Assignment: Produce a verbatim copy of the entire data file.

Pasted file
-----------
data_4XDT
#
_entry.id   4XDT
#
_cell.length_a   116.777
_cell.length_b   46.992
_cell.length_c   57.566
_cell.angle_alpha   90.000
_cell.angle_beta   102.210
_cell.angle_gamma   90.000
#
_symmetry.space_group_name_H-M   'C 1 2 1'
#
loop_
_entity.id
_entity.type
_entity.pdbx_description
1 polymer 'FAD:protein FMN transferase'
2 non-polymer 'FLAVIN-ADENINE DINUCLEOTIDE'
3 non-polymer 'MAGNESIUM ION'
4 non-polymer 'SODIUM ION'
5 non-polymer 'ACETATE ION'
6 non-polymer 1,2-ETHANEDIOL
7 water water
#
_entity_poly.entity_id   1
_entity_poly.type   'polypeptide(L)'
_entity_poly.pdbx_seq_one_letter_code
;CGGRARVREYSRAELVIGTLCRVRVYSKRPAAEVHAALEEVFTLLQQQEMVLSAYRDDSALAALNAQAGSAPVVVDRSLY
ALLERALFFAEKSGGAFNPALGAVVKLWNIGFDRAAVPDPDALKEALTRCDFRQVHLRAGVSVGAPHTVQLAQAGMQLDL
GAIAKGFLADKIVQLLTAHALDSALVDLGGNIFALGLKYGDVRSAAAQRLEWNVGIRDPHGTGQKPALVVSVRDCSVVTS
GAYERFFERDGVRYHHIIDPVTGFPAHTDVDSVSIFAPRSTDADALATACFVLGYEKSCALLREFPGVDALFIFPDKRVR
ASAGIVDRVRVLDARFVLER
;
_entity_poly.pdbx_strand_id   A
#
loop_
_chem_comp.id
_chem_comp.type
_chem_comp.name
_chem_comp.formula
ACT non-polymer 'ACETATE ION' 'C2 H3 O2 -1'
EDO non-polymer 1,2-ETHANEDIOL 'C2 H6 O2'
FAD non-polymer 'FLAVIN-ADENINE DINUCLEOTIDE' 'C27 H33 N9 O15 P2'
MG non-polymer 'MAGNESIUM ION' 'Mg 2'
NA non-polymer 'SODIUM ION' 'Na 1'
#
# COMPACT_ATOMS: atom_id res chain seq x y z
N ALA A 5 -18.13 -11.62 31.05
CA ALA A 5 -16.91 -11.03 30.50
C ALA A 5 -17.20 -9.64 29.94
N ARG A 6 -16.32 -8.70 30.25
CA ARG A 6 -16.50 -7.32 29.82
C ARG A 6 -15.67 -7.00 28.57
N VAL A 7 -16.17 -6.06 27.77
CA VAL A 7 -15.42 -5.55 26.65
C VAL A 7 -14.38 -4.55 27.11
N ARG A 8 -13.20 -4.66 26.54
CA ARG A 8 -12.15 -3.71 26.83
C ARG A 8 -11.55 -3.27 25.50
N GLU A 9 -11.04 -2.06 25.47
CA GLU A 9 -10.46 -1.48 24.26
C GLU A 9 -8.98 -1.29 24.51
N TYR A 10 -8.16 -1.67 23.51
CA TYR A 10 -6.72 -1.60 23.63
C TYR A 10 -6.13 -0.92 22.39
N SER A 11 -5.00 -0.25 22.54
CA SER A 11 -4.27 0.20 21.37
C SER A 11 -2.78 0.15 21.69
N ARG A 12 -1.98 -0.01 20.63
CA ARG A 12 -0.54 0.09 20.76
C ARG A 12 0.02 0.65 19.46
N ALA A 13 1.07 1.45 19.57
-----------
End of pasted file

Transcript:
data_4XDT
#
_entry.id   4XDT
#
_cell.length_a   116.777
_cell.length_b   46.992
_cell.length_c   57.566
_cell.angle_alpha   90.000
_cell.angle_beta   102.210
_cell.angle_gamma   90.000
#
_symmetry.space_group_name_H-M   'C 1 2 1'
#
loop_
_entity.id
_entity.type
_entity.pdbx_description
1 polymer 'FAD:protein FMN transferase'
2 non-polymer 'FLAVIN-ADENINE DINUCLEOTIDE'
3 non-polymer 'MAGNESIUM ION'
4 non-polymer 'SODIUM ION'
5 non-polymer 'ACETATE ION'
6 non-polymer 1,2-ETHANEDIOL
7 water water
#
_entity_poly.entity_id   1
_entity_poly.type   'polypeptide(L)'
_entity_poly.pdbx_seq_one_letter_code
;CGGRARVREYSRAELVIGTLCRVRVYSKRPAAEVHAALEEVFTLLQQQEMVLSAYRDDSALAALNAQAGSAPVVVDRSLY
ALLERALFFAEKSGGAFNPALGAVVKLWNIGFDRAAVPDPDALKEALTRCDFRQVHLRAGVSVGAPHTVQLAQAGMQLDL
GAIAKGFLADKIVQLLTAHALDSALVDLGGNIFALGLKYGDVRSAAAQRLEWNVGIRDPHGTGQKPALVVSVRDCSVVTS
GAYERFFERDGVRYHHIIDPVTGFPAHTDVDSVSIFAPRSTDADALATACFVLGYEKSCALLREFPGVDALFIFPDKRVR
ASAGIVDRVRVLDARFVLER
;
_entity_poly.pdbx_strand_id   A
#
loop_
_chem_comp.id
_chem_comp.type
_chem_comp.name
_chem_comp.formula
ACT non-polymer 'ACETATE ION' 'C2 H3 O2 -1'
EDO non-polymer 1,2-ETHANEDIOL 'C2 H6 O2'
FAD non-polymer 'FLAVIN-ADENINE DINUCLEOTIDE' 'C27 H33 N9 O15 P2'
MG non-polymer 'MAGNESIUM ION' 'Mg 2'
NA non-polymer 'SODIUM ION' 'Na 1'
#
# COMPACT_ATOMS: atom_id res chain seq x y z
N ALA A 5 -18.13 -11.62 31.05
CA ALA A 5 -16.91 -11.03 30.50
C ALA A 5 -17.20 -9.64 29.94
N ARG A 6 -16.32 -8.70 30.25
CA ARG A 6 -16.50 -7.32 29.82
C ARG A 6 -15.67 -7.00 28.57
N VAL A 7 -16.17 -6.06 27.77
CA VAL A 7 -15.42 -5.55 26.65
C VAL A 7 -14.38 -4.55 27.11
N ARG A 8 -13.20 -4.66 26.54
CA ARG A 8 -12.15 -3.71 26.83
C ARG A 8 -11.55 -3.27 25.50
N GLU A 9 -11.04 -2.06 25.47
CA GLU A 9 -10.46 -1.48 24.26
C GLU A 9 -8.98 -1.29 24.51
N TYR A 10 -8.16 -1.67 23.51
CA TYR A 10 -6.72 -1.60 23.63
C TYR A 10 -6.13 -0.92 22.39
N SER A 11 -5.00 -0.25 22.54
CA SER A 11 -4.27 0.20 21.37
C SER A 11 -2.78 0.15 21.69
N ARG A 12 -1.98 -0.01 20.63
CA ARG A 12 -0.54 0.09 20.76
C ARG A 12 0.02 0.65 19.46
N ALA A 13 1.07 1.45 19.57